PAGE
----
Canadian journalist Donna Laframboise. Former National Post & Toronto Star columnist, past vice president of the Canadian Civil Liberties Association.
The BBC – one of the world’s most venerable news brands – has substantially altered the direction and meaning of a news story without advising its audience that it has done so. This is straight out of Orwell’s 1984.
US Secretary of State John Kerry was mocked in the pages of the Wall Street Journal last week for insisting that climate change is the world’s most pressing problem. As the subtitle of US senator John Barasso’s opinion piece phrased it, “The Obama administration talks global warming as the world burns.” Barasso listed six arenas of concern he considers more critical: Iraq, Afghanistan, Russia, Iran, Syria, and North Korea.
The events occupying my own attention in recent months include those in Eastern Europe, as well as China and Hong Kong. Most of all, though, I am appalled at how journalists have been conducting themselves. We are witnessing a tidal wave of impaired judgment. What media organizations consider newsworthy and what barely makes it onto their radar frequently leaves me gasping.
The saturation coverage of the Gaza conflict versus the low-key coverage of the horrors unfolding in Iraq and Syria is merely one example – and is discussed by a former Associated Press journalist in a lengthy, must-read article here. But the malaise goes deeper.
In late July, I awoke to a headline on the BBC’s website that declared: Isis ‘orders female genital mutilation’ for women in Mosul. This was a bona fide BBC news story, which included the words “The UN says,” and which quoted a United Nations official named Jacqueline Badcock. You can see it here since, luckily, that version of the story was preserved by an independent third party.
Heaven be praised, the genital mutilation accusation was quickly debunked. Ms. Badcock may be one of the UN’s most senior representatives in Iraq (see the top right of the screen here), but in this instance she apparently didn’t know what she was talking about.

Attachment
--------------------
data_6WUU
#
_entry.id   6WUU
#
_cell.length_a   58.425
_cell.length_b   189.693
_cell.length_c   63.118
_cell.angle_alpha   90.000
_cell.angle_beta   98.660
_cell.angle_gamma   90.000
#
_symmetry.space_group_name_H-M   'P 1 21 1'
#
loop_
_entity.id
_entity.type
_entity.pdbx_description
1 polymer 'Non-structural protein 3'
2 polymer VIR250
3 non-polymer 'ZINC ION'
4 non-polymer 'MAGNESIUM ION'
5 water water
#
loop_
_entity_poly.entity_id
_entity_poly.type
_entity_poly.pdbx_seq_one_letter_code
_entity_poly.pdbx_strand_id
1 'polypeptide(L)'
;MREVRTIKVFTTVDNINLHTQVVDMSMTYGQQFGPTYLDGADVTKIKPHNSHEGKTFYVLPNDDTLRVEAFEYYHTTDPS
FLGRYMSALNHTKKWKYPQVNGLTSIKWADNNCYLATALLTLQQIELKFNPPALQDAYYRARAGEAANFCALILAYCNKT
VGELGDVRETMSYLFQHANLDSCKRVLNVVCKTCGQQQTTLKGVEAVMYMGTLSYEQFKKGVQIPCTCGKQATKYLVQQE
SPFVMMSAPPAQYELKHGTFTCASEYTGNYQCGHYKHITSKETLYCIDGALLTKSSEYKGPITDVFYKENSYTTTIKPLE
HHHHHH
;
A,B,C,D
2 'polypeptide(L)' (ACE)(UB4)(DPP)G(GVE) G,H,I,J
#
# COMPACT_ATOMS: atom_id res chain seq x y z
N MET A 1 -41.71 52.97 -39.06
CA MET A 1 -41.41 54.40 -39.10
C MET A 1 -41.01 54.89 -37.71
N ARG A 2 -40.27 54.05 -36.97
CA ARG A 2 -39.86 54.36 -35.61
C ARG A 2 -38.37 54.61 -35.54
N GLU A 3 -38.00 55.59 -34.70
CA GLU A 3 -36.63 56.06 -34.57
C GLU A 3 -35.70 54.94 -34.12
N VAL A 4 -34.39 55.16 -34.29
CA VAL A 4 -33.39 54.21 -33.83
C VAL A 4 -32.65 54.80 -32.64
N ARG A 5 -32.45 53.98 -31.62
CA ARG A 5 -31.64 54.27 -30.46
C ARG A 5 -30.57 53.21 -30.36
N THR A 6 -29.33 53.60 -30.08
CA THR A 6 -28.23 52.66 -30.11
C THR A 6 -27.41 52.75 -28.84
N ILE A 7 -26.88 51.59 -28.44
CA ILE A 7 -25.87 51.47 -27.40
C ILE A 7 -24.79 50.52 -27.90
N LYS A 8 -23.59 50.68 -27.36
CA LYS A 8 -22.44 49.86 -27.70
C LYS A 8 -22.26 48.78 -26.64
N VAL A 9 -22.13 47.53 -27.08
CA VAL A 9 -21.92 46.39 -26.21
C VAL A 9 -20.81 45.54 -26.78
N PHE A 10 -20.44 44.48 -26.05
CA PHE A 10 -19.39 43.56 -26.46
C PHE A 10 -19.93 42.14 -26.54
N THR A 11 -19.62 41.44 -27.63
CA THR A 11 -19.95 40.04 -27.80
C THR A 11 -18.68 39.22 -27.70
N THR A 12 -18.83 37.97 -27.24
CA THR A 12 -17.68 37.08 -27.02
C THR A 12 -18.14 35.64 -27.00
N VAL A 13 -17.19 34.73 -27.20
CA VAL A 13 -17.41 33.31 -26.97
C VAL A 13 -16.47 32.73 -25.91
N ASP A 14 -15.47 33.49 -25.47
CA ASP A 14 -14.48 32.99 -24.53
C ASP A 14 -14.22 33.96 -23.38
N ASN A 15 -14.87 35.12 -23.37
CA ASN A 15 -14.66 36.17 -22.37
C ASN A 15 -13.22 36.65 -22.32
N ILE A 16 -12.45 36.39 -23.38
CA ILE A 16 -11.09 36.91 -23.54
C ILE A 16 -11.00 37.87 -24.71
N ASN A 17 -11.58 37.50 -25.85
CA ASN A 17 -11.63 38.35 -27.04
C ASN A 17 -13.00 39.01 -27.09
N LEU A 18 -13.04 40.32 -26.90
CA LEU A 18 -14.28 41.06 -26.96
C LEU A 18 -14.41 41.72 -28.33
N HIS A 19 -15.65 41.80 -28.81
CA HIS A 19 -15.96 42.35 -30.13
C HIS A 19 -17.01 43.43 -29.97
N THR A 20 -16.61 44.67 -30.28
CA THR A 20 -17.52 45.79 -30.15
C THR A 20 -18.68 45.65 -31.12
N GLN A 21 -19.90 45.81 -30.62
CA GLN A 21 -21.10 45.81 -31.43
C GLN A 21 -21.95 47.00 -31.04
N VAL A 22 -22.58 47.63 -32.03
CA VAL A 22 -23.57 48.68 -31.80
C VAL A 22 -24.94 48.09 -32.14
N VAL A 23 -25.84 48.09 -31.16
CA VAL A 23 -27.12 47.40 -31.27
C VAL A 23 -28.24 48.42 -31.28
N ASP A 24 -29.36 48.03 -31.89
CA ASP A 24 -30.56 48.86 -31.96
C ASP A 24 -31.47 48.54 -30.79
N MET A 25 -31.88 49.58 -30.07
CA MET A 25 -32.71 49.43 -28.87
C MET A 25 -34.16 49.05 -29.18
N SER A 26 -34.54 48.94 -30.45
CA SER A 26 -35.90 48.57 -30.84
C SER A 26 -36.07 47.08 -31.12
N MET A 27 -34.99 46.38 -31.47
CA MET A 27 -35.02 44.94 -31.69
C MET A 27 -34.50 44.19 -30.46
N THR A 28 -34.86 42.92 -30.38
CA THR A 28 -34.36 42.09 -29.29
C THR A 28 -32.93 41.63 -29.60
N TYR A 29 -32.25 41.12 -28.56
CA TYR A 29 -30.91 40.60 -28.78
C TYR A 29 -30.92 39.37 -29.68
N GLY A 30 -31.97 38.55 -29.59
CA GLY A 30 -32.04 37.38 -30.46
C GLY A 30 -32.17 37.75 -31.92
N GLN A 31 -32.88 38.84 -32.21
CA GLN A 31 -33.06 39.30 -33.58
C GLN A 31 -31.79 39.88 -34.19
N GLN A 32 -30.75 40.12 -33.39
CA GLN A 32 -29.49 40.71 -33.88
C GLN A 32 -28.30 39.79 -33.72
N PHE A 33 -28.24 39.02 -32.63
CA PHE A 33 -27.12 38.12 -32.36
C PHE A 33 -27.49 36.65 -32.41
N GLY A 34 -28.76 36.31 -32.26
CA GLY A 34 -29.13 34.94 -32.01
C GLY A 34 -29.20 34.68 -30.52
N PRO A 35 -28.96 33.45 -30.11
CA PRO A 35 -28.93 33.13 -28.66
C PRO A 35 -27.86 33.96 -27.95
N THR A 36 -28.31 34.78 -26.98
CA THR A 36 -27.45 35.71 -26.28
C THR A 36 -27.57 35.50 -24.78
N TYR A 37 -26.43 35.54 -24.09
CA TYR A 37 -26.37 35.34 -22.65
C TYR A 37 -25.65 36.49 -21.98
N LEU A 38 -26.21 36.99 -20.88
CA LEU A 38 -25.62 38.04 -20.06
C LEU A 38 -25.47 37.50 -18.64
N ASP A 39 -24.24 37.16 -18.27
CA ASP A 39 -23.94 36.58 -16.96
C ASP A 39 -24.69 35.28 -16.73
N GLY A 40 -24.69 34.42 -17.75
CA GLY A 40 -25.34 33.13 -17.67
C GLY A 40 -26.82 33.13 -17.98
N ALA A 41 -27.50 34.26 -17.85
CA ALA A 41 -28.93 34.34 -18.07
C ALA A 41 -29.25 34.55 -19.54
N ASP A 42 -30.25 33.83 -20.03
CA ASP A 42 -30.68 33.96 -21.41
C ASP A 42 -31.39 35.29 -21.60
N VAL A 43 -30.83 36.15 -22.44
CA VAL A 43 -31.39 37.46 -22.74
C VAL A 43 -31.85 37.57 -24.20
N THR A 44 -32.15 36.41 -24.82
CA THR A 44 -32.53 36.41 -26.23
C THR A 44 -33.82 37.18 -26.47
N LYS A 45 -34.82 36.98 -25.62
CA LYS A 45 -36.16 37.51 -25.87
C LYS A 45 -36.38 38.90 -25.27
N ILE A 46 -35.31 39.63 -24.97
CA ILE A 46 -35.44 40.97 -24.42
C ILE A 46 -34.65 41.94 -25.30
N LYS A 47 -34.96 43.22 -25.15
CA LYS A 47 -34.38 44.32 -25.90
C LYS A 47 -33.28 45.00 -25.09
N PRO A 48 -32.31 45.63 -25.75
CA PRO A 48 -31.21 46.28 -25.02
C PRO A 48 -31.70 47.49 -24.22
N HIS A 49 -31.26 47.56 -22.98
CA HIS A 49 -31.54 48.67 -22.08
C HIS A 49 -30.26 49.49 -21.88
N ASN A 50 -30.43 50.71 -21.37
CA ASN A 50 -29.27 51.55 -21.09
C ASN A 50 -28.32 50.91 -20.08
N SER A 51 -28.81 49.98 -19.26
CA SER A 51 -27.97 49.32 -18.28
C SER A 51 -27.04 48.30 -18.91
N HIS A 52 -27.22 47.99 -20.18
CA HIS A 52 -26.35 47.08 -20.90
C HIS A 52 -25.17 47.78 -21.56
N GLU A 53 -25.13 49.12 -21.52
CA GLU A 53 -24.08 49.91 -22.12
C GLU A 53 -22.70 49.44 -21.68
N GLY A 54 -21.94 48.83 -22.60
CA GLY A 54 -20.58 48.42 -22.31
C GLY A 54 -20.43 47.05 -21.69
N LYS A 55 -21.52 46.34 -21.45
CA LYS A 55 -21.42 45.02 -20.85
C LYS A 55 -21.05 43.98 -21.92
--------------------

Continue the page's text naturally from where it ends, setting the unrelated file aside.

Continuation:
The proper thing for the BBC to do was to post a brand new news story on its website incorporating the latest information. Instead, it chose to rewrite the original one, altering its headline in a manner that gives no indication of the role the BBC itself played in spreading this unsubstantiated rumour.
Anyone clicking the link on my personal Facebook page from July 24th will not see the BBC content that existed at the moment I posted it. The headline no longer proclaims: Isis ‘orders female genital mutilation’ for women in Mosul. Instead it says: Doubts grow over Isis ‘FGM edict’ in Iraq. Straight out of George Orwell’s 1984, the body of the news story has also been altered.
The BBC now pretends that it knew all along that the genital mutilation accusation was questionable. As a result, the thousands of people who, like me, linked to the earlier version of the BBC story on Facebook, Twitter, and elsewhere appear to suffer from reading comprehension difficulties. The remarks we made at the time don’t accord with what the BBC’s website actually says. But this isn’t because we misunderstood – or because we jumped to conclusions or indulged in exaggeration.
It’s because the BBC – one of the most venerable news brands on the planet – now thinks it’s acceptable to re-write history. It thinks it’s OK to substantially alter the direction and meaning of a news story without advising its audience that it has done so. This is a fundamental betrayal of the public’s trust.
It’s fair to say that I, personally, have been experiencing an existential crisis these past few months. The state of journalism has never depressed me more. Like Senator Barasso, I don’t think global warming is the most important thing happening out there. Far from it.
Which has made blogging about the climate debate nearly impossible lately.